In April 1824 Hazlitt married a widow named Bridgwater. But the new wife was resented by his son, whom Hazlitt adored, and the couple separated after three years. Part of this second marriage was spent abroad, an experience recorded in Notes of a Journey in France and Italy (1826). In France he began an ambitious but not very successful Life of Napoleon, 4 vol. (1828–30), and in 1825 he published some of his most effective writing in The Spirit of the Age. His last book, Conversations of James Northcote (1830), recorded his long friendship with that eccentric painter.

Hazlitt’s Complete Works, in 13 volumes, appeared in 1902–06, to be reissued, edited by P.P. Howe, in 21 volumes in 1930–34.

William Hazlitt Biography

William Hazlitt is considered as one of the greatest literary critics and essayists. This biography provides detailed information about his childhood, life, writing career, achievements and timeline.

William Hazlitt is considered as one of the greatest literary critics and essayists. He was also a painter, philosopher and social commentator. He is recognized as the best art critic of the Romantic period. Hazlitt was a political liberal and wrote expressive defenses of the ideas of the French Revolution. His father was a sympathizer of the American struggle for independence. Hazlitt inherited liberal views from his father. Even though he was not entirely devoid of political prejudices himself, he attacked the politically conservative works of the Lake Poets. He has left a vivid account of his meeting with Samuel Taylor Coleridge and how he taught Hazlitt the gospel of revolution. His writing style was simple, colloquial and insightful without any literary pretension. His works cannot be classified into a single school of criticism. His essays followed the trend of ‘familiar’ essays, i.e. essays which used the model of common conversation to discuss matters of human experiences. The topics of William Hazlitt’s essays ranged from such specialized topics as Milton’s sonnets or Sir Joshua Reynold’s ‘Discourses’ to his fondness for old books. His literary pieces gave the readers a lens through which the compositions of his Romantic contemporaries can be seen.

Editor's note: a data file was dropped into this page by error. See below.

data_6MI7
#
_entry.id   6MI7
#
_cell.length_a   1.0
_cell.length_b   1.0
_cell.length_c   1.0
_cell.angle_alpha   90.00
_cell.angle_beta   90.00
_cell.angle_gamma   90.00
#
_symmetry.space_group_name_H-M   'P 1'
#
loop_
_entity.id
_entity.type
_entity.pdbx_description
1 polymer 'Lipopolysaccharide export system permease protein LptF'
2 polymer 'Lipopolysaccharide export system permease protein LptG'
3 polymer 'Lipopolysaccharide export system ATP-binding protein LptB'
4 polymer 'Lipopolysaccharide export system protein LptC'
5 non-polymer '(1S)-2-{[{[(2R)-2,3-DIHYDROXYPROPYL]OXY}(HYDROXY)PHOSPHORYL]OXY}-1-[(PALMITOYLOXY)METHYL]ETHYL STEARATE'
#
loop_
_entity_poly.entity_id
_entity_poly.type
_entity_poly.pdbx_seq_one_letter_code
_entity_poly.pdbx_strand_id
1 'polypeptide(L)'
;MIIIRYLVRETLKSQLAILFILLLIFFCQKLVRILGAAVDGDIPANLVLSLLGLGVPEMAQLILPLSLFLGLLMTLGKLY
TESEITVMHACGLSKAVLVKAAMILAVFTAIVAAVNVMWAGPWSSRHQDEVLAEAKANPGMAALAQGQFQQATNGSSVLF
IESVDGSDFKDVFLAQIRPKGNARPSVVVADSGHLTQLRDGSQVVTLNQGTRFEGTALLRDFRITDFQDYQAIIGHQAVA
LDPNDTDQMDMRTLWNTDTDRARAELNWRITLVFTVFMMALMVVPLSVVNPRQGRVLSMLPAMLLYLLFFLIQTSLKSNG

William Hazlitt

Childhood & Early Life

  • William Hazlitt was born on 10 April 1778 in Mitre Lane, Maidstone, England to William Hazlitt Sr., a Unitarian minister in England and Grace Loftus.
  • The family shifted to Wem in Shropshire when Hazlitt was two.
  • He was educated mainly at home and at a local school.
  • At 13 he debuted in writing with a letter, which was published in the ‘Shrewsbury Chronicle’.
  • In 1793 he was sent to the New College at Hackney, a Unitarian Seminary.
  • While studying at the college, Hazlitt had a loss of faith and returned home to Wem.
  • On 14 January 1798, Hazlitt met Samuel Taylor Coleridge at the Unitarian Chapel in Shrewsbury. While visiting him at his residence in Nether Stowey, Hazlitt also came in contact with William Wordsworth.
  • Artistic inclinations ran in the family and from 1798, Hazlitt took keen interest in painting.
  • By 1802, he had made decent progress in painting and a portrait of his father that he had recently painted was accepted for an exhibition at the Royal Academy.
  • Later in 1802, he travelled to Paris to copy several works of the Old Masters in the Louvre.
  • A fallout with Coleridge and Wordsworth happened when he allegedly assaulted a woman while visiting Lake District to paint the portraits of the two authors.